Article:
Sales of adjunct-laden, higher alcohol sweeter beers have boomed in Australia during the age of COVID as they’ve become a year round phenomenon rather than just something resigned to the colder months.
And their rise in popularity is not just being driven by lockdowned craft aficionados adding dessert-themed stouts, porters and other styles to their drink choice repertoires either. The upsurge can equally be attributed to people largely new to beer, who have been seduced by their unique flavours compared to more traditional, bitter beers.
These are some of the findings of a feature that will appear in the upcoming Autumn issue of Beer & Brewer magazine, where we speak with brewers fuelling the sugar rush as well as craft beer retailers.
While the recent GABS Hottest 100 results barely reflect this trend, the truth is an entirely different matter, with Beer Cartel, Australia’s largest online craft retailer, saying 30 to 40 per cent of all new beers offered on their site fall into one of the popular adjunct-laden styles.
“It really has come at once,” Beer Cartel’s co-owner Richard Kelsey said.
“Dessert and adjunct-based beers have seen huge growth over the last year or so. Where previously we would order a case of the beer, we are at times looking to order in excess of 10 cases.
“The sweetness and lack of bitterness of the styles mean that people new to craft beer are less put off. In the same way that hazy IPAs changed people’s perception of hops, dessert and adjunct-based beers are just the next step in the evolution of beer.”
It wasn’t that long ago, 10 years give or take, that it was all about bitterness and maximising IBUs in big IPAs in the United States. Then, as the East Coast variants started to sway tastes, with their haziness and barely there bitterness, the sweet side of the ledger began to take charge. Now the pointy end of that sugar rush, dessert beers, in their many guises, are having their cake and making us eat it too as we get high on sweet, big booze with a nostalgic bent.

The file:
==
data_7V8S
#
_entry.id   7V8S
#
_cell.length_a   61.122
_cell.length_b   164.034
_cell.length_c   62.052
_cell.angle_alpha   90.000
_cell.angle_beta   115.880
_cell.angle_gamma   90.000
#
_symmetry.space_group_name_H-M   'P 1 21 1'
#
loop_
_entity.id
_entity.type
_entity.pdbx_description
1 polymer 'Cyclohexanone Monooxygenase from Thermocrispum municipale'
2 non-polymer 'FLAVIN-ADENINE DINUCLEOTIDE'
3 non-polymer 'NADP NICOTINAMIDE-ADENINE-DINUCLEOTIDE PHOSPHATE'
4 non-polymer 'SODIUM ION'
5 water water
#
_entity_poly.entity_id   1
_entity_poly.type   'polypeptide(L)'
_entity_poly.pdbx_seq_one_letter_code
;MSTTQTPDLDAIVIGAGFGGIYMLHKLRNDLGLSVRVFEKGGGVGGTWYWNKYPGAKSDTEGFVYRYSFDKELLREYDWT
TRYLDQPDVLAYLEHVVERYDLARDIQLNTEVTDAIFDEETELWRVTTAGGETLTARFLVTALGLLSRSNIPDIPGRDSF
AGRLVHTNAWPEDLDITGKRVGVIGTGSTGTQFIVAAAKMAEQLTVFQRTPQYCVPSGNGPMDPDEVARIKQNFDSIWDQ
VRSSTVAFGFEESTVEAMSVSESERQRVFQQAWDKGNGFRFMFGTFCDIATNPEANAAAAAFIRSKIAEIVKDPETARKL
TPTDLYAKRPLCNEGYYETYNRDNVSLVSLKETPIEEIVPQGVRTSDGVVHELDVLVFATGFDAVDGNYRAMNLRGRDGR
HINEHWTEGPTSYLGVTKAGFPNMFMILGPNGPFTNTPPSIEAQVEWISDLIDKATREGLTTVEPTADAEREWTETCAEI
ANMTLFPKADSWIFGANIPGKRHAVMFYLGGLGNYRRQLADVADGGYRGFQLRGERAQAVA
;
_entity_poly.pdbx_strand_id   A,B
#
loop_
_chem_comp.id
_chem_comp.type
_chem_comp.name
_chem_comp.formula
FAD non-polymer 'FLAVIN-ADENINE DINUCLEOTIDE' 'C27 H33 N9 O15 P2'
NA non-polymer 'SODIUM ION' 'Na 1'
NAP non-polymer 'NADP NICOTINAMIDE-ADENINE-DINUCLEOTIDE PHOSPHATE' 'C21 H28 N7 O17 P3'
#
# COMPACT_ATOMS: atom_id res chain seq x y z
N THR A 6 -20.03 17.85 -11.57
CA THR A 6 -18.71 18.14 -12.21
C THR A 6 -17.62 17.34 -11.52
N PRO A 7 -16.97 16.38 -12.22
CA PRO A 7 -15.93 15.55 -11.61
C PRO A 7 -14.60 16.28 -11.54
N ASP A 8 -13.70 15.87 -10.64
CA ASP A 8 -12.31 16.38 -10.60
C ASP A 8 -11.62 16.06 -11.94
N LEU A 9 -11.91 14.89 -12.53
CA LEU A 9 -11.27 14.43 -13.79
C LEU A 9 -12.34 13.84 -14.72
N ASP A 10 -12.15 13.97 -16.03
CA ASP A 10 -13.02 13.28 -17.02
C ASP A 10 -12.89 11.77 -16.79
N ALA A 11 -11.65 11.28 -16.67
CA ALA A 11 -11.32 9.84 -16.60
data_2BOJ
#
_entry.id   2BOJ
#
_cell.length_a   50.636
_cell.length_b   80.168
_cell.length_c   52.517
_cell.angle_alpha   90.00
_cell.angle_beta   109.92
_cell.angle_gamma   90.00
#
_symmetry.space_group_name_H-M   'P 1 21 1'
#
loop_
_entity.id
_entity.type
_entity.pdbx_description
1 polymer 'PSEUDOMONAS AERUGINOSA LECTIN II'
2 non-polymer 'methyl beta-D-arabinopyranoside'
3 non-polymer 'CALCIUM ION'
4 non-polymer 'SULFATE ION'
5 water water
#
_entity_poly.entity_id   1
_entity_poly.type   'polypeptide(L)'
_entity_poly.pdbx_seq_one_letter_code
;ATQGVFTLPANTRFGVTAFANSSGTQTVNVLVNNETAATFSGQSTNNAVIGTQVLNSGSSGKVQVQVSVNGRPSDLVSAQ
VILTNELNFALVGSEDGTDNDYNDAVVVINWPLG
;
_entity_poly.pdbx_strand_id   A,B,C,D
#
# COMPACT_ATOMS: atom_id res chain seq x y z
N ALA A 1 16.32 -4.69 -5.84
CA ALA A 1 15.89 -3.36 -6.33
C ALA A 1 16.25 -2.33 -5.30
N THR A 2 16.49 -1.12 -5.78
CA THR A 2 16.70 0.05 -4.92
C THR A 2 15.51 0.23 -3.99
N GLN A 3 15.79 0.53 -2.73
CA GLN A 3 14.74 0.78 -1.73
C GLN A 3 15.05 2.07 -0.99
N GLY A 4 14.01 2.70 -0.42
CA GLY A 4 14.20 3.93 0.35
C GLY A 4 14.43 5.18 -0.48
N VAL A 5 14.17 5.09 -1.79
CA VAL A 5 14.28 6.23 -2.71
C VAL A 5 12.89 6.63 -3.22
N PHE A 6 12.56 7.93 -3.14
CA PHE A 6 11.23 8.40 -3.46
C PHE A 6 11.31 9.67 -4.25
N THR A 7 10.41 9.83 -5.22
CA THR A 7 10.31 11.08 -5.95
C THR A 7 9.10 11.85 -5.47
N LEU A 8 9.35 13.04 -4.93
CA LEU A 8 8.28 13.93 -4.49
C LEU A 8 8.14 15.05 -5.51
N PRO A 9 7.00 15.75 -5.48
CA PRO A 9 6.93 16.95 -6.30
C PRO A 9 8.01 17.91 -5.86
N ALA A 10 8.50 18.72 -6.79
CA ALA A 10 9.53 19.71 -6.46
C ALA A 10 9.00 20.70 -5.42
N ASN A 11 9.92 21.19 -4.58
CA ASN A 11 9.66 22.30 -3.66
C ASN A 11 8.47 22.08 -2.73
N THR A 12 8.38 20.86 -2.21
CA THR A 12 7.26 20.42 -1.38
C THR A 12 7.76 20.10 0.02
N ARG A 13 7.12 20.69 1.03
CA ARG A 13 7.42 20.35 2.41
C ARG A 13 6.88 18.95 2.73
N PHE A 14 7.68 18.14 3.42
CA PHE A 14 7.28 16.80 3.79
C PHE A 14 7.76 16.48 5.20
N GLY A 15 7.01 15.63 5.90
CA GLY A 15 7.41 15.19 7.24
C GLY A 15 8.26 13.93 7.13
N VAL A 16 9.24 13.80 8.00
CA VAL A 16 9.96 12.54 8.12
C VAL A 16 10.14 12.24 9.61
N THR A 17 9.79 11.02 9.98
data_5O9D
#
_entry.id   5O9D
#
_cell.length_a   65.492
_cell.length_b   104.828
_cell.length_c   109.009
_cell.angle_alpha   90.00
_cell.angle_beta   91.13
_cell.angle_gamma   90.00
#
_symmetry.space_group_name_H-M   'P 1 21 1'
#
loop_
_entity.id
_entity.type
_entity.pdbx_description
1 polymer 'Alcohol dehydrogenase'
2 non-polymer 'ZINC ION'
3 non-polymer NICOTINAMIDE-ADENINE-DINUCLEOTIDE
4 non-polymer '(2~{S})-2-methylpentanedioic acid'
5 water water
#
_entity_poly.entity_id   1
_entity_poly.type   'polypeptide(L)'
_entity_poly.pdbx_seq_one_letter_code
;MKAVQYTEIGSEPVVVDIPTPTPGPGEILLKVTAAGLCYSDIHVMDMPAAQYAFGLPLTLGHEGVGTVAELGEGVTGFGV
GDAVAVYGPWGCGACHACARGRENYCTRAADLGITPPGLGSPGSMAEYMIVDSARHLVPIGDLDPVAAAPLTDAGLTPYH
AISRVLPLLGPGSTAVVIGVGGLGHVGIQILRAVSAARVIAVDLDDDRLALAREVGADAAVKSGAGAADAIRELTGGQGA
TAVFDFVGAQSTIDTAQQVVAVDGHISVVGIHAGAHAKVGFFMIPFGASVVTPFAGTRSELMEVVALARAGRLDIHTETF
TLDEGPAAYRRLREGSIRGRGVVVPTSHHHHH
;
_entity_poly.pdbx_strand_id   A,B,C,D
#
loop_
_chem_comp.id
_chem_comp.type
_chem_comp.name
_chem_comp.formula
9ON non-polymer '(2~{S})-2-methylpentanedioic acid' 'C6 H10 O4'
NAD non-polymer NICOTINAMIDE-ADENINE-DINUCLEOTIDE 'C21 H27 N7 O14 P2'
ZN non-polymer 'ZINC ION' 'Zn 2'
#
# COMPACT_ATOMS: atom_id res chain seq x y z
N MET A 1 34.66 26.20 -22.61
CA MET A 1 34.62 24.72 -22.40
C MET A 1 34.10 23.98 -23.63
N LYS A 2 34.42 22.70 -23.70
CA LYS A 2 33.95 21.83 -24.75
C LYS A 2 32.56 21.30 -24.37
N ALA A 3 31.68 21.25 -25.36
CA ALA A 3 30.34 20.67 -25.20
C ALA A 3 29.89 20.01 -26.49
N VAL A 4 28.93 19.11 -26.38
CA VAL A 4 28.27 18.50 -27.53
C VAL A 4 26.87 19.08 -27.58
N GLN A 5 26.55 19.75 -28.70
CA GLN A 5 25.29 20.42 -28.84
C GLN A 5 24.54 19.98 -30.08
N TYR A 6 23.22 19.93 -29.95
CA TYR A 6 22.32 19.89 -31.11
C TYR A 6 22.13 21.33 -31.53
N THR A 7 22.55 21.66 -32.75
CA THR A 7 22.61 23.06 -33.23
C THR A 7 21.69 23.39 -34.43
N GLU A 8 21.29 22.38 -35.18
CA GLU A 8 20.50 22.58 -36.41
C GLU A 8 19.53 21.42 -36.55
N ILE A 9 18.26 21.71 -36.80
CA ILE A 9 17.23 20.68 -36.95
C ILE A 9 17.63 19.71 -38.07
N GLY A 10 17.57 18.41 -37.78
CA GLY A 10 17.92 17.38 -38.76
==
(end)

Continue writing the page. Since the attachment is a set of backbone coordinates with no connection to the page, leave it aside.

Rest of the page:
In a move that would have been once unheard of in Australia, both Deeds Brewing (Breakfast of Kings, 10%) and Mr Banks (Ivy League, 13.2%) released Imperial pastry stouts in the weeks leading up to last Christmas.
But it was an entirely natural step for Deeds’ head brewer Justin Corbitt who said they had witnessed real momentum towards these styles, which was in close correlation to what was happening in his original homeland.
“In 2019, and even the year before that, pastry stouts and the like were kind of like a big deal in the States. But then (in 2020 and now) it has just been hectic – here in Australia included. I feel like, all of a sudden, everybody is coming out with a pastry stout,” he said.
“Originally, your big style stouts, whether that’s Imperial or bourbon barrel or pastry, they’re very much targeted to a Winter release because they’re big and heavy and warming. Traditionally you’re not wanting one when it’s 40 degrees out – you know.
“But I think this idea of it being an annual thing, where a dark heavy beer is only good for around June, July and August, is over in Australia.
“It wouldn’t surprise me if you see big stouts popping up every month of the year.”
Whilst not overtly big in alcohol terms, Bad Shepherd’s Peanut Butter Porter (6.4%) has had a substantial impact on the Cheltenham brewery’s sales chart since joining their core range in the middle of last year.
It was their top selling beer through the Winter of 2020, outselling their lager and pale ale in the process. To cap its meteoric rise, the core range porter, that takes its flavour inspiration from a peanut butter fudge ball dipped in chocolate, would win Gold in the Hybrid Beer category at last year’s Indies before snaring the coveted final spot in 2020’s Hottest 100. It was the third highest ranked dark beer behind Ballistic’s Mexican Hot Choc Stout (55th) and Your Mates’ Donnie Dark Ale (68th).
Bad Shepherd’s managing director and brewer Dereck Hales said because they attracted a new customer base, and the fact there were less breweries operating in the space, they were seeing their sweeter, darker beers, like the Peanut Butter Porter and Sticky Date Stout, gaining a much wider distribution than their paler beers.
After following up the Peanut Butter Porter with a peanut butter and jam barrel-aged version last year, which sold well too, Dereck said they would now be doing a peanut butter and “something” barrel-aged beer every year.
“We never intended it. I’m a hoppy guy myself,” he said. “But every time we’ve made a dark beer it’s taken hold. So, hey, that’s good enough for me and we’ll go with it!”